Entrepreneurial Students Visit American Reading Company for Business Building Insight

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Memphis Street Academy’s eighth-grade students took a bus ride a short distance from their Philadelphia charter school to King of Prussia to visit American Reading Company (ARC). There, the students were able to see every part of how the business runs—from the CEO and President to the Warehouse, Finance, and IT Departments, the employee day care, and even the various employees’ dogs.

Jesse Hileman, American Reading Company's Account Manager for Philadelphia, invited the Entrepreneurial eighth grade students from Memphis Street Academy to visit the company headquarters when he learned about the group’s current project—creating apps for their own business.

“These tours give me awesome knowledge and better understanding about business,” said student Hoang. “The tour explained that business is not just one step, but it takes multiple steps and requires cooperation. Mr. Hileman and his co-workers explaining about their field showed me how important [the business skills class] is and how it applies to reality. Now I feel more confident about my business app and know what is best for my app.”

“The whole bus ride home, they were discussing the different jobs they had seen and how the skills for success in those jobs related to both the businesses they are creating for the class and to careers they hope to have in real life,” shared Computer Science teacher Cathy Costello.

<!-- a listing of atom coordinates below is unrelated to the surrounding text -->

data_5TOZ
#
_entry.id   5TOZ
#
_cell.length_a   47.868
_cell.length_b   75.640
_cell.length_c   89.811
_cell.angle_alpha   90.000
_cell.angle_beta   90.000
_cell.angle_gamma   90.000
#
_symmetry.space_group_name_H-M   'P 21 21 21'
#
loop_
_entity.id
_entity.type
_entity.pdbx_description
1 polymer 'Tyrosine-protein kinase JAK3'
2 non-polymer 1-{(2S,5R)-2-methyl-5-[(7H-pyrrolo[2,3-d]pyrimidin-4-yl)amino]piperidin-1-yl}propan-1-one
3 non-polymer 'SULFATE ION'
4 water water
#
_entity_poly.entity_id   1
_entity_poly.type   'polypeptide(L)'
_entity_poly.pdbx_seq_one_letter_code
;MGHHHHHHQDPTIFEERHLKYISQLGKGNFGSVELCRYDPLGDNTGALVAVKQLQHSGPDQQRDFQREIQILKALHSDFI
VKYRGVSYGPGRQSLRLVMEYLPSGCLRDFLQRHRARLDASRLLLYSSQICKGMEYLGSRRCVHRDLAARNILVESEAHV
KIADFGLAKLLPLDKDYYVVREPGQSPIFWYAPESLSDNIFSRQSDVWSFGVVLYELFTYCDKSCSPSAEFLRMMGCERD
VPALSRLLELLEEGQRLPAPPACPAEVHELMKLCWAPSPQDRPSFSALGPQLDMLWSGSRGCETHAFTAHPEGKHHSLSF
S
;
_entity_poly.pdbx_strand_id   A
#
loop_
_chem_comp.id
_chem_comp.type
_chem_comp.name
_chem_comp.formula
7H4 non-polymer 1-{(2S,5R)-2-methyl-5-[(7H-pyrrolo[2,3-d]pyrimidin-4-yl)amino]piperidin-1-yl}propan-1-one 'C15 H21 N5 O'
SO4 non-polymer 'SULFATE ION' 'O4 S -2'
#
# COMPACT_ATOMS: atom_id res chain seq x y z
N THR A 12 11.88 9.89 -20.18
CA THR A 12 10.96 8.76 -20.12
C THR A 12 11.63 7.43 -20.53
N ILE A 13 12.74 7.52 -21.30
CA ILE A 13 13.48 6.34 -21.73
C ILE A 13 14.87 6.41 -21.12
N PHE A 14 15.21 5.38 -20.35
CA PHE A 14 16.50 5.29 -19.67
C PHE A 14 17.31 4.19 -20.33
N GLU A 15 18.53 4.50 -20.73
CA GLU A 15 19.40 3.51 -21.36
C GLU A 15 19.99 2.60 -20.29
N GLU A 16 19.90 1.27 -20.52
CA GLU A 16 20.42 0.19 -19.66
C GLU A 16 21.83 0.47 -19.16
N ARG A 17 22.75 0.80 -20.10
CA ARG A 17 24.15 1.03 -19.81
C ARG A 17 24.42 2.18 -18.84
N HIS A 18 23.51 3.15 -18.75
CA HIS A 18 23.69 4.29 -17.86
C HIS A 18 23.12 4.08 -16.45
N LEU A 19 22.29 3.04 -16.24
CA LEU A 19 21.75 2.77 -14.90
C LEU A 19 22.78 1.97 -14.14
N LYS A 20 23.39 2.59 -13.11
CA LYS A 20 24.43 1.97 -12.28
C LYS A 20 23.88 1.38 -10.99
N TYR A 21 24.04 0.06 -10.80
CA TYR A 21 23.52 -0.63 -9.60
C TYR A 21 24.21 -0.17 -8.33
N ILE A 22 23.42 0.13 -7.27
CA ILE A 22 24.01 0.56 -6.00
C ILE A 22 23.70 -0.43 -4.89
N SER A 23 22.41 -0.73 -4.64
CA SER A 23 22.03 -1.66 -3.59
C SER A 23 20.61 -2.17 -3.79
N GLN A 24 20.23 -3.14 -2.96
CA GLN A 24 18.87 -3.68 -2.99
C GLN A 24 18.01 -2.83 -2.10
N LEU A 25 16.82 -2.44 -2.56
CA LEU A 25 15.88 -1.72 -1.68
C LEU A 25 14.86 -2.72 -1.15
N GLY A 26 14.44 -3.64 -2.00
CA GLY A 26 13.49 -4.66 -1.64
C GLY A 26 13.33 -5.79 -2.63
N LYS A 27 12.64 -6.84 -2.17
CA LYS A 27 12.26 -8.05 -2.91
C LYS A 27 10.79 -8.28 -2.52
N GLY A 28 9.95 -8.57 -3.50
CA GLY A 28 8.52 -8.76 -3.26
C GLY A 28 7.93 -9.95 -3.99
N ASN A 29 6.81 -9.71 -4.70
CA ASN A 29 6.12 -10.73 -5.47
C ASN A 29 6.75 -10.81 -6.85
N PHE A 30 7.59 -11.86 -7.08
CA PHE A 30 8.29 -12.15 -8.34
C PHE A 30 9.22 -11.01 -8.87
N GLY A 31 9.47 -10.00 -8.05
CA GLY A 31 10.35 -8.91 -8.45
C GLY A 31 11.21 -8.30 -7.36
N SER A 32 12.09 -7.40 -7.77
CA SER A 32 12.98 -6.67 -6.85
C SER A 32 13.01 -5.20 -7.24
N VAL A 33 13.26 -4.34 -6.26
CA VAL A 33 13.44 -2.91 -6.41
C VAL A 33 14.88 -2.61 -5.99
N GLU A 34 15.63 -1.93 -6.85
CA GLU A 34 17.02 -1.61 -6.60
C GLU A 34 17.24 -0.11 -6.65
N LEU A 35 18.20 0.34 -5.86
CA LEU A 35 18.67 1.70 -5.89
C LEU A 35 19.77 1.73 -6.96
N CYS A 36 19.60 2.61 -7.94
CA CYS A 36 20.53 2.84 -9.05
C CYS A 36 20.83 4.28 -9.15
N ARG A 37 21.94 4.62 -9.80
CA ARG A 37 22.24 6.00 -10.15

“American Reading Company being an entrepreneurial business gave me a deeper look into what it takes to start out a business and how big of a company it can grow into,” said student Mercedes.

Part of the visit included a tour of the 6-acre warehouse of 10 million books that are part of the independent reading system that Memphis Street Academy uses. One student described it as “paradise in my eyes.” Here they learned about the summer employment opportunities for teens.

Each summer, ARC collaborates with various community groups to employ local high school and college students and provide them coaching to build both workplace and academic skills. While these students do all kinds of jobs from warehouse work to graphic design to finance data, there is one part of their workday that is a non-negotiable: 15 minutes of reading. Students read and review books at all levels and on a variety of topics, voting on the books they believe should and should not be included in ARC’s classroom libraries.

“I hope I will have a chance to work alongside you guys after I get my working papers!” student Emily said.

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Traci Dibble
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